So, the Artemis: running nose to stern, you’ve got an anchor locker (beware, rotting seaweed smells), the forward cabin, the forward bathroom (or head as the Americans term it) one more single cabin, and then you’re at the double cabin shared by Sean and Cristina (and, later, Jean and Cristina).
You’ll note that the bathroom is about the size of your closet, and this is because to someone used to houses, most things on a boat will look small, or an odd shape. A yacht washroom will usually include a shower, and be designed in such a way that at least with the cupboards closed and things put away, you’re basically using the whole space as a shower closet. You’ll probably also have seen that a lot of the bunks look more like a slice of pie than the classic square or rectangular shape. Hopefully you’ve also taken a hard look at the shape of the hull and figured out why; boat interiors are designed to maximise space.
Aft of Cristina and Jean’s cabin is the main saloon, with the dining table portside and an actual bar starboard (see above, re. rich tourists – not that the occasional stiff drink isn’t a benefit to someone who hunts vampires). Aft again, and you’ve got the galley (kitchen) and chart table – when not in use for actual navigation, that gets pressed into use as a food prep area. Artemis‘s galley is pretty generous by yacht standards and includes the really vital bit of any well-designed yacht – lots of closable storage space (hatched-out bits).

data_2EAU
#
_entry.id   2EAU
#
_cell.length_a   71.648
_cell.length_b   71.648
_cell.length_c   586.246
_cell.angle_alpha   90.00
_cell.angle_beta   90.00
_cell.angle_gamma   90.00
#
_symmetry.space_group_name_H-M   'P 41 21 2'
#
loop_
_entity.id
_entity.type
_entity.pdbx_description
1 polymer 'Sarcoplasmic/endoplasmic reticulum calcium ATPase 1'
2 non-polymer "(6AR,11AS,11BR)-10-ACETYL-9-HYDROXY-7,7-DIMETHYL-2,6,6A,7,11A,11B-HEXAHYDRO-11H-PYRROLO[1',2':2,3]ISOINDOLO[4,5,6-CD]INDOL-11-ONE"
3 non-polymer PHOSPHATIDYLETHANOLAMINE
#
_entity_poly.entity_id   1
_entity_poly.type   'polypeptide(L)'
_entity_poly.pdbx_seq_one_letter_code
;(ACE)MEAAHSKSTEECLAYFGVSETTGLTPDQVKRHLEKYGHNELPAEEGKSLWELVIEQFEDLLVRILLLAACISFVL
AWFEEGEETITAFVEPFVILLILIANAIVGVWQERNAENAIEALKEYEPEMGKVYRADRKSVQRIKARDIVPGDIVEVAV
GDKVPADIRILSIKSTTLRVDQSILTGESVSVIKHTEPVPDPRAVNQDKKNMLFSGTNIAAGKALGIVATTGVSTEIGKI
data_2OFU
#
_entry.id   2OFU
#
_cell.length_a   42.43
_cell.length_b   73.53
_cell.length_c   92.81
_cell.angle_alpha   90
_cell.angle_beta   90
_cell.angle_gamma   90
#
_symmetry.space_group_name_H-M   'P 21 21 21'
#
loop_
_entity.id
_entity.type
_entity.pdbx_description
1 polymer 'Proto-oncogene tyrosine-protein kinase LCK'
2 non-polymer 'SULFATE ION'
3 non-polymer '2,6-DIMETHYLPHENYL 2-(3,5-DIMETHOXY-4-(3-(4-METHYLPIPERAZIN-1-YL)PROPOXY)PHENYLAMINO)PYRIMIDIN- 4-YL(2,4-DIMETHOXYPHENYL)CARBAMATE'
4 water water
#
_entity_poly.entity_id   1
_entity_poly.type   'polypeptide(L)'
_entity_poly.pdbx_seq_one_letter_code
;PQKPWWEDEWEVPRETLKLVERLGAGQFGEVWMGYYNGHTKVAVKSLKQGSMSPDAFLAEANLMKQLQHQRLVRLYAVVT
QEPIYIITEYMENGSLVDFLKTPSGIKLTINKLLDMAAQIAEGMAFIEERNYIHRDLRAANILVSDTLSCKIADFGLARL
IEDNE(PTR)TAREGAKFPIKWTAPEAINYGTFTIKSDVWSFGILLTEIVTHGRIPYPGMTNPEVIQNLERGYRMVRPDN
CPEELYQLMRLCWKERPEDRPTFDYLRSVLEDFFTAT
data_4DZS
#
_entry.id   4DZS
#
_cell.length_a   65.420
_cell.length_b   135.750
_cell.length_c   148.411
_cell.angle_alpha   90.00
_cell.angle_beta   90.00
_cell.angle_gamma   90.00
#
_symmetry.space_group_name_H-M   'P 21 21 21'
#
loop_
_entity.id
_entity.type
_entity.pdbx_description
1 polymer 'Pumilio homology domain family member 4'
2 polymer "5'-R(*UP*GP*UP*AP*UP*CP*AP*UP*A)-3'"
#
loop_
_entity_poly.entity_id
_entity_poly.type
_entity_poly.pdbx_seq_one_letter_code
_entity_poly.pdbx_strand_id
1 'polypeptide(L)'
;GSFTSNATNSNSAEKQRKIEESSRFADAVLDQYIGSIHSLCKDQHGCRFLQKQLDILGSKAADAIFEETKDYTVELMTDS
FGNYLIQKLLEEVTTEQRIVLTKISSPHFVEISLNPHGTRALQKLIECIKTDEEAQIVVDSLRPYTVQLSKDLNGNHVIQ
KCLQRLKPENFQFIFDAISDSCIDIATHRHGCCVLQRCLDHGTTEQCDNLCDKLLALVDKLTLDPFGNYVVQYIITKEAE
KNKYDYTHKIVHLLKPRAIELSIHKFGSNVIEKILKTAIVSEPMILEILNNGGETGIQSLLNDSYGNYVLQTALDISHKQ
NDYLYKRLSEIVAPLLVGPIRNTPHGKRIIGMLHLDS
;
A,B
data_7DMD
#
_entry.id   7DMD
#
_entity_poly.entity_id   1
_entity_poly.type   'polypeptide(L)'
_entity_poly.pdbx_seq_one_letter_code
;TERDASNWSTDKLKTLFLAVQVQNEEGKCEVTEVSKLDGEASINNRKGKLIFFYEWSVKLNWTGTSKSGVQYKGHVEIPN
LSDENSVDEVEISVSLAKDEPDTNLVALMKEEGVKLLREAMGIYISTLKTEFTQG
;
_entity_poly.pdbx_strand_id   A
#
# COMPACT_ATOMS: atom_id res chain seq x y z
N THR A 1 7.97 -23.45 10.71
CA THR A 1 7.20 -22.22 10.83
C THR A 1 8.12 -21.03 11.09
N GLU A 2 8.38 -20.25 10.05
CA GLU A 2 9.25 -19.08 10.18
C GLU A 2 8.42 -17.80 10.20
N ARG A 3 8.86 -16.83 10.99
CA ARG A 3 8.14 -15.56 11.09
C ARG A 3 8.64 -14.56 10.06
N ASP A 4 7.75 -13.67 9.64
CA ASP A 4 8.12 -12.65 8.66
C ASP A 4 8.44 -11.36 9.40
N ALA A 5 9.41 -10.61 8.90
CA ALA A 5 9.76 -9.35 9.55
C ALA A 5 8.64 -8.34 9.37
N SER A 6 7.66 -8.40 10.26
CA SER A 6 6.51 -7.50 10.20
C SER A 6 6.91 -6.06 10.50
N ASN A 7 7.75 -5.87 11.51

Go aft again and you’re at the aft bathroom – slightly larger, and as Artemis is a luxury charter yacht in her spare time, there actually is a tub in this one. Bathtubs on yachts are unusual, partly because of space concerns, and also because they use a lot of water to fill. When you’re anchored, and the principal method of refilling your water tanks is to ferry water from shore in your dinghy, most people get very parsimonious with water use.
You’ve then got one more double cabin – usually Jean and Kim, or, later, Kim and Sean – and then a few more single cabins, two of which are usually occupied by Mary and Francis. Nobody’s in the ‘captain’s cabin’ on Artemis, because it gets used for charterers much too often to make it worth anyone’s while.
Inside, and in colour, Artemis would be a lot of varnished wood and dark fabrics. The galley counter would be something easy to clean, some variant on Formica, and the chart table would feature a lot of fancy gadgets on the bulkhead (read: wall) and a lot of shallow, flat draws underneath for storing charts. Because Jean learnt to sail in an era where ‘Here be monsters’ was considered a perfectly acceptable alternative to ‘No idea’, and Francis and Cristina both believe in back-ups, there’ll also be a sextant, chronometer, and a few really thick books.
And that’s the Artemis, folks – hope you enjoyed the tour.